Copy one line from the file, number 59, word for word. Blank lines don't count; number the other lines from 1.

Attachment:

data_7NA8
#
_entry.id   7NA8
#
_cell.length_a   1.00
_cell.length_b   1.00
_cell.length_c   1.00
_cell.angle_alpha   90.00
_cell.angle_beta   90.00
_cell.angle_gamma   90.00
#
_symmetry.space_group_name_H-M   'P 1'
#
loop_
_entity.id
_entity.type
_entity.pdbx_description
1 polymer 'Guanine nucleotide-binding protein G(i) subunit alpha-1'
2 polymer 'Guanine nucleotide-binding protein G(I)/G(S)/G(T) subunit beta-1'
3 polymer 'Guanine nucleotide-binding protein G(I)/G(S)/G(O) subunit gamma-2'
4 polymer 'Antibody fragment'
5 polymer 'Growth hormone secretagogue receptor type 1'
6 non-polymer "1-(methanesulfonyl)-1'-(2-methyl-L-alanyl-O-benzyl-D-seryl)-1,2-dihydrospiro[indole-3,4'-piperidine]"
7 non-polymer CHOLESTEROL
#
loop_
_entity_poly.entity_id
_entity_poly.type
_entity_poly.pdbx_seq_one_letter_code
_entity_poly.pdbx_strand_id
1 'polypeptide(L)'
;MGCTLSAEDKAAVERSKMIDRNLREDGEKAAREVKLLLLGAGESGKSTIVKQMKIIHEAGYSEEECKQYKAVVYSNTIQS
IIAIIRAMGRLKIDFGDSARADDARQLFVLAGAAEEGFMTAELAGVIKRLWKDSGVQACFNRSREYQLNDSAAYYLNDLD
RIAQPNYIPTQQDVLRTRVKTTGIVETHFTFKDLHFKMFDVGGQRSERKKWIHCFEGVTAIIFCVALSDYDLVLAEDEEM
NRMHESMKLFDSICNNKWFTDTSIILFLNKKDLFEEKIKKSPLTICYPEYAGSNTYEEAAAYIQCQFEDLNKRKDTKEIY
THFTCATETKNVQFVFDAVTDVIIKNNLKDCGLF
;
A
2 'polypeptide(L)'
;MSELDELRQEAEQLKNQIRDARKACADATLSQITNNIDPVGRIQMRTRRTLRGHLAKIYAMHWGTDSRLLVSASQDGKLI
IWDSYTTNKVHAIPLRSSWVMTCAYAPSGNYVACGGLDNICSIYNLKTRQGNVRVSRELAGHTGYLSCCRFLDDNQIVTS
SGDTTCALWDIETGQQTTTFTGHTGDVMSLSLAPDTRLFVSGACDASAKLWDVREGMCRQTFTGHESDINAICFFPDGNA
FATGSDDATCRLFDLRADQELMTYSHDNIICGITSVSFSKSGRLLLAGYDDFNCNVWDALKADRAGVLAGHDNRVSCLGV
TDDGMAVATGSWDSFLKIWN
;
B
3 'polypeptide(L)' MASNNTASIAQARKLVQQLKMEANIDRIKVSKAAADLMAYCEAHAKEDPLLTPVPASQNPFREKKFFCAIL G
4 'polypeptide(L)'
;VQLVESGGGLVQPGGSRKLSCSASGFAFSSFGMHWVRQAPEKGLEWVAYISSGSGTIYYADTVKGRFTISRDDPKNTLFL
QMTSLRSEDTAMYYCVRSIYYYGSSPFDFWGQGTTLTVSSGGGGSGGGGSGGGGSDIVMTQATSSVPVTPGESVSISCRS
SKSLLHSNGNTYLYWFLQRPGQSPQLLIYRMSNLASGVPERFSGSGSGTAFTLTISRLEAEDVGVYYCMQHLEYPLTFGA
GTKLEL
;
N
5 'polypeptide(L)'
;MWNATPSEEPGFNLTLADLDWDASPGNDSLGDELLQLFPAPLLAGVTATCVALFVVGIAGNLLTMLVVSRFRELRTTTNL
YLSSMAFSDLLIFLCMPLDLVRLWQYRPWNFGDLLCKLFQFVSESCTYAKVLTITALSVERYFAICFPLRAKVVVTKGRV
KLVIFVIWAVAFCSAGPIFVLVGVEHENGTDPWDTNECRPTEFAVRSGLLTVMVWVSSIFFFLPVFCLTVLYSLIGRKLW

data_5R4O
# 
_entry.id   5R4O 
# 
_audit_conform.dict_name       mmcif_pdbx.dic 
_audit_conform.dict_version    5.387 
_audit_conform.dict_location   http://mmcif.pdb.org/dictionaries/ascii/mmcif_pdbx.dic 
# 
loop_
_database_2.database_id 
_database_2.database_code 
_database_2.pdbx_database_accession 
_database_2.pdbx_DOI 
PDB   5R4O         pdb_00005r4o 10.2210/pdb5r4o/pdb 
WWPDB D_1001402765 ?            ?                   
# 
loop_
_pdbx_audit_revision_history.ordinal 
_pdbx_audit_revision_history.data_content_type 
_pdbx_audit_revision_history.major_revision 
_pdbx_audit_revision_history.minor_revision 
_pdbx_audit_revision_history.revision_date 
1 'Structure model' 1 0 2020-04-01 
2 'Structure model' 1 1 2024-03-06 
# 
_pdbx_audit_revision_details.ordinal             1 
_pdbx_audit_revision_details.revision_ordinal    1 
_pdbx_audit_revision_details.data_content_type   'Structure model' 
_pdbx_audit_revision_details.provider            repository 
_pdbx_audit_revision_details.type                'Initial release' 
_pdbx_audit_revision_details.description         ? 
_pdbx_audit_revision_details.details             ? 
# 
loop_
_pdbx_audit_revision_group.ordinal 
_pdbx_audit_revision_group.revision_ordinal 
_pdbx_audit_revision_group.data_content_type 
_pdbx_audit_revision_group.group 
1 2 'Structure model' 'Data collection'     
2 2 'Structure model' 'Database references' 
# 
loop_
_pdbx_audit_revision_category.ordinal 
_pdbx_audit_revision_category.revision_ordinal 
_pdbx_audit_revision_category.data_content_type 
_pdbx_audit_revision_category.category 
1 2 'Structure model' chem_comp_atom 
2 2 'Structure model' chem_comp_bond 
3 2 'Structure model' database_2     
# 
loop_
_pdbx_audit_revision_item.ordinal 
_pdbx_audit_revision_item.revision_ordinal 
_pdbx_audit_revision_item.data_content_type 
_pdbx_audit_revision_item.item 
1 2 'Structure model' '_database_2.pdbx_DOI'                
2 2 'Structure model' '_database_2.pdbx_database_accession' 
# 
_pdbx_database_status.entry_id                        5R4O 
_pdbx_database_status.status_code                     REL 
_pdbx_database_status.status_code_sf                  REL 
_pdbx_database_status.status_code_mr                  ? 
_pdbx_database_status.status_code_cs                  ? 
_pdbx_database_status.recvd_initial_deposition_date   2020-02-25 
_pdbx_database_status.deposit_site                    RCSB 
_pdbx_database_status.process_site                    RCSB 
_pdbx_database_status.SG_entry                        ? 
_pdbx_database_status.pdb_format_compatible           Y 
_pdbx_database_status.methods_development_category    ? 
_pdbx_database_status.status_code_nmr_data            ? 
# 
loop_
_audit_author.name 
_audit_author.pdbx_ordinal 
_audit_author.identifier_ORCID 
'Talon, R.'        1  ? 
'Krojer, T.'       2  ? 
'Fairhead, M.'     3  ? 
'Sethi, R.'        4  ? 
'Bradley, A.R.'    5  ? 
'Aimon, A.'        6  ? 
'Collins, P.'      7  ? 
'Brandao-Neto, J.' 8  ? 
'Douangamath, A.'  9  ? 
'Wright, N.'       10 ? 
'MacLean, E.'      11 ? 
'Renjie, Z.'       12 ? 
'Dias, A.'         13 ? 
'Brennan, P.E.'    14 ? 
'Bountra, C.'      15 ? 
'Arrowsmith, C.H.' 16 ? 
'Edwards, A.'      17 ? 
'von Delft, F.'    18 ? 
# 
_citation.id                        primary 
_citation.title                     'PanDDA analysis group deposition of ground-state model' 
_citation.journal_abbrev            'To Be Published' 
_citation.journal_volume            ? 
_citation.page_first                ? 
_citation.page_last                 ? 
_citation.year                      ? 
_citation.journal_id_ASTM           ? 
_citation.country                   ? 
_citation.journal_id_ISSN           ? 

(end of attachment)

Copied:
data_5R4O